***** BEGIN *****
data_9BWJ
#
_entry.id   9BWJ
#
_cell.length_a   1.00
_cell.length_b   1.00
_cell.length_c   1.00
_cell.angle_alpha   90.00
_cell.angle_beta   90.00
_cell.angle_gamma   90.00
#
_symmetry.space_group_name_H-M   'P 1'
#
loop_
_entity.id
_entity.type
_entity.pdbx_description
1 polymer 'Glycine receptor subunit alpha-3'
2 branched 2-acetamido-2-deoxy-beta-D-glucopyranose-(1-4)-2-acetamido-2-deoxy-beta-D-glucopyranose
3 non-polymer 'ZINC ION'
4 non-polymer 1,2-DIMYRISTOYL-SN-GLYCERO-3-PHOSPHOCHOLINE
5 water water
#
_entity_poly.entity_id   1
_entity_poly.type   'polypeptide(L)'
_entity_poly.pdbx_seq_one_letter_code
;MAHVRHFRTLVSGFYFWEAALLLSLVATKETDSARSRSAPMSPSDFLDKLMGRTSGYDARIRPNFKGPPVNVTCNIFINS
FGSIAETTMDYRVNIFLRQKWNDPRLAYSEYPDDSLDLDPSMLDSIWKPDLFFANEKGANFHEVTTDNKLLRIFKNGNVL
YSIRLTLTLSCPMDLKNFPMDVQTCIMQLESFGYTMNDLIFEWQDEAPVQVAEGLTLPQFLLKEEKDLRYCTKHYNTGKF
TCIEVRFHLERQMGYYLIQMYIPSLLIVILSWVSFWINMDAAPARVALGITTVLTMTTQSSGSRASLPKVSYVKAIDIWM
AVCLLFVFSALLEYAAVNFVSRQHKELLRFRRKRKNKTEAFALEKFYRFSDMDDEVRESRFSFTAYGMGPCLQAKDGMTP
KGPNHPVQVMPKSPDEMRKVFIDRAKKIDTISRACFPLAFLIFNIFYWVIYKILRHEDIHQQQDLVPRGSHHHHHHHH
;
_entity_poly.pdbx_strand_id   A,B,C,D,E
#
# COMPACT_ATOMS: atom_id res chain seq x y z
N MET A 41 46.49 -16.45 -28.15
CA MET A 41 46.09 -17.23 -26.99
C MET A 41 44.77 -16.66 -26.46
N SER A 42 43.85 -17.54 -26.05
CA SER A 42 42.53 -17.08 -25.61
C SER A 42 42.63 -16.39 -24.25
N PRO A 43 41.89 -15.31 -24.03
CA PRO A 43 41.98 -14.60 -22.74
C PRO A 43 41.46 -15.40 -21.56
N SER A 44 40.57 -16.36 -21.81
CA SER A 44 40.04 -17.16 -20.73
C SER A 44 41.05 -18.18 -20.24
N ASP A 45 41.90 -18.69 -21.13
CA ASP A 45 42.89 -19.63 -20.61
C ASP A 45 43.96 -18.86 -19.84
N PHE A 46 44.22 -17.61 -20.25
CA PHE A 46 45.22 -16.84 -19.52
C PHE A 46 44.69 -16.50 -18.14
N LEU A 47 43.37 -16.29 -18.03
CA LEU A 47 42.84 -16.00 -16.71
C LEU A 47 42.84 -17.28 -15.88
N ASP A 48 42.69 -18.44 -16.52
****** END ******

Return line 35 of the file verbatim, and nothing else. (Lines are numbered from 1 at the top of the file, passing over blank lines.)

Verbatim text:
#